• Is it an early, medium or late ripening variety?
  • Is the apple to be harvested “ripe for eating” or “ripe for picking”?
  • Apples are ripe when they easily detach from the tree from a slight, effortless turn
  • Selectively hand-pick apples for desserts
  • Apples for juicing or applesauce can be quickly and conveniently shaken from the tree

Storing apples: helpful tips and tricks

Sometimes it is not practical or possible to process or consume your entire apple harvest immediately. So, it is really helpful to know how to store apples properly to make them last longer. Some apple varieties store better than others, so consider the variety before planting to ensure a long storage period and apples for a longer period of time. There are a few things to keep in mind to store your apple harvest optimally and successfully, which we will explain below.

storing apples in wooden crate
How long apples can be stored depends on the particular variety [Photo: Sophie McAulay/ Shutterstock.com]

Storing apples: keep apples fresh

The optimal apple storage process begins with the harvest: make sure not to bruise the apples. Bruised tissue quickly becomes mushy and rots much sooner. This is why fallen fruit is not suitable for storage. Similarly, when storing apples, do not include worm-bitten apples in the batch. These creepy-crawlies cause premature spoilage and also migrate from apple to apple.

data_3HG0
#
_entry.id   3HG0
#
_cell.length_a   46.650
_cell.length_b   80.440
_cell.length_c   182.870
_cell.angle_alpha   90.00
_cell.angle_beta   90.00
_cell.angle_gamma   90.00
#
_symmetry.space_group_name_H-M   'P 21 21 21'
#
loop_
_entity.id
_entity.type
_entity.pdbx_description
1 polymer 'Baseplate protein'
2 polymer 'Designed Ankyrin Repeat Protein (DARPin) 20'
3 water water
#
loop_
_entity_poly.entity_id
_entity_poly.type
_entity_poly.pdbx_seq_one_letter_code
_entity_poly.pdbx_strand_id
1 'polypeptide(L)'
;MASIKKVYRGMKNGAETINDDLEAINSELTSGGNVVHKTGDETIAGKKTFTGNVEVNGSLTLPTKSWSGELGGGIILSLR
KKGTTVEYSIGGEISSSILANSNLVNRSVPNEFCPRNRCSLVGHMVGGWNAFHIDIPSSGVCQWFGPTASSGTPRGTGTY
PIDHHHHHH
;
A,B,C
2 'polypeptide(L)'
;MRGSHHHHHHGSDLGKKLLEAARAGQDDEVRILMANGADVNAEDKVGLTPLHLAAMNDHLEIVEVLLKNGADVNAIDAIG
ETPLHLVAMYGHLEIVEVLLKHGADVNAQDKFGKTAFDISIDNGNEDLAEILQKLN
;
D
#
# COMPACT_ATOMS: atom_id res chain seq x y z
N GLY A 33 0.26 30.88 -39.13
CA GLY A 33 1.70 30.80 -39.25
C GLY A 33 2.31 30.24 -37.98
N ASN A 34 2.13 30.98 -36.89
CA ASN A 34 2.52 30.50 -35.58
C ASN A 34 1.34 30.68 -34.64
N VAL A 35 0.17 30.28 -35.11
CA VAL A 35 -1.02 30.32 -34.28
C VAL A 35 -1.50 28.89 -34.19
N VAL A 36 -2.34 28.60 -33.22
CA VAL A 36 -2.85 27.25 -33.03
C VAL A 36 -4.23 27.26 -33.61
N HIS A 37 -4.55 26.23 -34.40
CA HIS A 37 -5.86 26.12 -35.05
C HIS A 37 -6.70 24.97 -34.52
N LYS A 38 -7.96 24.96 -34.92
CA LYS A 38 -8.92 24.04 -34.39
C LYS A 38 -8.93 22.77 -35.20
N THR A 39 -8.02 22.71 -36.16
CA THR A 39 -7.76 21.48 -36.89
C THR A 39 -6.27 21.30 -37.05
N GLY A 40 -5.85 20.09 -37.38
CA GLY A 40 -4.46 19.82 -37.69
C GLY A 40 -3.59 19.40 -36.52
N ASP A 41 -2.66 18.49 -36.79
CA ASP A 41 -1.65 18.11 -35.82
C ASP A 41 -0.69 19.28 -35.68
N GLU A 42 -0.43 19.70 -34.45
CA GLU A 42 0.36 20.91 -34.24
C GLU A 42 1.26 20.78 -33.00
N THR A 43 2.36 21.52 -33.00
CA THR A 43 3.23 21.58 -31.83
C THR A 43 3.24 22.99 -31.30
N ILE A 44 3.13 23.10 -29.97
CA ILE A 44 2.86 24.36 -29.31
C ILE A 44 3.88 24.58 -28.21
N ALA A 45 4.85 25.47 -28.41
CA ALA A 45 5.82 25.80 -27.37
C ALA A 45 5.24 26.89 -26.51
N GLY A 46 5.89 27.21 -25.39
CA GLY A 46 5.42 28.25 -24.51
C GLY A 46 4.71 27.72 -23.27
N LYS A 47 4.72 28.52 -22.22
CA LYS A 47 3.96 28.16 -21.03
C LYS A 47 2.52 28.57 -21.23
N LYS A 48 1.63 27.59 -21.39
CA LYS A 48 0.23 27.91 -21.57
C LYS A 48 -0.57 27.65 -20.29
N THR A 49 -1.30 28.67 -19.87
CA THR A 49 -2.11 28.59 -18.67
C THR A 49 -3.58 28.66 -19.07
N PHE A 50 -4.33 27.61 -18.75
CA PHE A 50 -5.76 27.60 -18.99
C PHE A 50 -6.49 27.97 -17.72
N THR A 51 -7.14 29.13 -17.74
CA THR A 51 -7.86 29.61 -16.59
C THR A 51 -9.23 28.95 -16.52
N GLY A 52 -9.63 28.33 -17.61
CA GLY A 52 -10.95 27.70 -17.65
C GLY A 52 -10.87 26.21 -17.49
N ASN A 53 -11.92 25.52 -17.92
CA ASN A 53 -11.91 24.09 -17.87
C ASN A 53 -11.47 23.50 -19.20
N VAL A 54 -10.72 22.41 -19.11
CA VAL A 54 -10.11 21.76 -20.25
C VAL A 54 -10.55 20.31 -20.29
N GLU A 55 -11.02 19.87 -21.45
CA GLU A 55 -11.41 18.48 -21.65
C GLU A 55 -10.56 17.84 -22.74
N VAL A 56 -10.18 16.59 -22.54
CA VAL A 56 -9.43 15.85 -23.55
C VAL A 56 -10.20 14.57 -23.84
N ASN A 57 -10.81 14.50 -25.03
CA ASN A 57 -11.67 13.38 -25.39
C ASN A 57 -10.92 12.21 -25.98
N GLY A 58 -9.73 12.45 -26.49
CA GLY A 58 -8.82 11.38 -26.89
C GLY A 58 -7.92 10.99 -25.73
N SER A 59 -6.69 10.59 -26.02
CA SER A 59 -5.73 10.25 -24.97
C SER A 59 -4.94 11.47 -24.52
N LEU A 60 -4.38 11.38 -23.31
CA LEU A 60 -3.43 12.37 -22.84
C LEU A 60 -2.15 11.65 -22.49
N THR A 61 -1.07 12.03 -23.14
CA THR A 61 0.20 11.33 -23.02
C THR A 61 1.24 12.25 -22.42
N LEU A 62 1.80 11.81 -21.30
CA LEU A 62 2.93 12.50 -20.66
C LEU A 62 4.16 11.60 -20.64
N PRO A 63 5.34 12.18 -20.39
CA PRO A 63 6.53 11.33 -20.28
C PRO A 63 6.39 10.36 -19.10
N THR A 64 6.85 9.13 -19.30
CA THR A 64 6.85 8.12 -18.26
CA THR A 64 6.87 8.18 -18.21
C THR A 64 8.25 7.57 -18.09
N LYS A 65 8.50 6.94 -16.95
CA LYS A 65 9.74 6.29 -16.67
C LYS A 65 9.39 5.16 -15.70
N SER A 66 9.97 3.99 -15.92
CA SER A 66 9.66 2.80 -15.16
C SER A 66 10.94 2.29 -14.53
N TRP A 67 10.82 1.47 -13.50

How to store apples: line a box with newspaper and place one layer of apples in the box. Do not stack the apples, as it causes unwanted bruising. Likewise, do not wash or polish the apples to preserve the natural wax layer. Wax improves apple storage by reducing gas exchange and respiration. It is beneficial to reduce gases such as ethylene, which otherwise accelerates the fruit ripening process.

Place the apple boxes in a cool, dark location. Make sure the apples are protected from temperature fluctuations and sub-zero temperatures. Check the stored apples regularly and remove any that are fouling. Apple varieties that are particularly suitable for storage include ‘Cox Orange’, ‘Jonagold’ or ‘Red Boskoop.’ Early apple varieties, such as ‘Early Windsor’ and ‘Gravenstein,’ on the other hand, do not store well.

red apple and fallen comrades
When storing apples, make sure they do not have any bruises [Photo: GoodMood Photo/ Shutterstock.com]

Correct apple storage summary:

  • Cool and dark location
  • Protect from sub-zero temperatures and temperature fluctuations
  • Check the apples for rotten spots, wormholes and bruises before storing
  • Check stored apples regularly and remove any that are going bad

Processing apples to extend shelf life

Do not simply throw away the apples that have been rejected for storage. Damaged, worm-eaten, or small apples can be processed into juice, jelly, sauce and more. Even fallen fruit can be used if it is only bruised and not rotten. Why not use the apples straight away to make a delicious apple pie?

Tip: check out if there are any fruit mills in your community where you can hand in your apples and exchange them directly for juice or borrow an apple press.

apples and apple juice glass
It is best to process apples that are unsuitable for storage [Photo: K321/ Shutterstock.com]

Tip: use our Plantura Soil Improver to provide your apple tree with the optimal nutrition and ensure a bountiful harvest. This promotes soil life and makes it easier for the apple tree to absorb nutrients.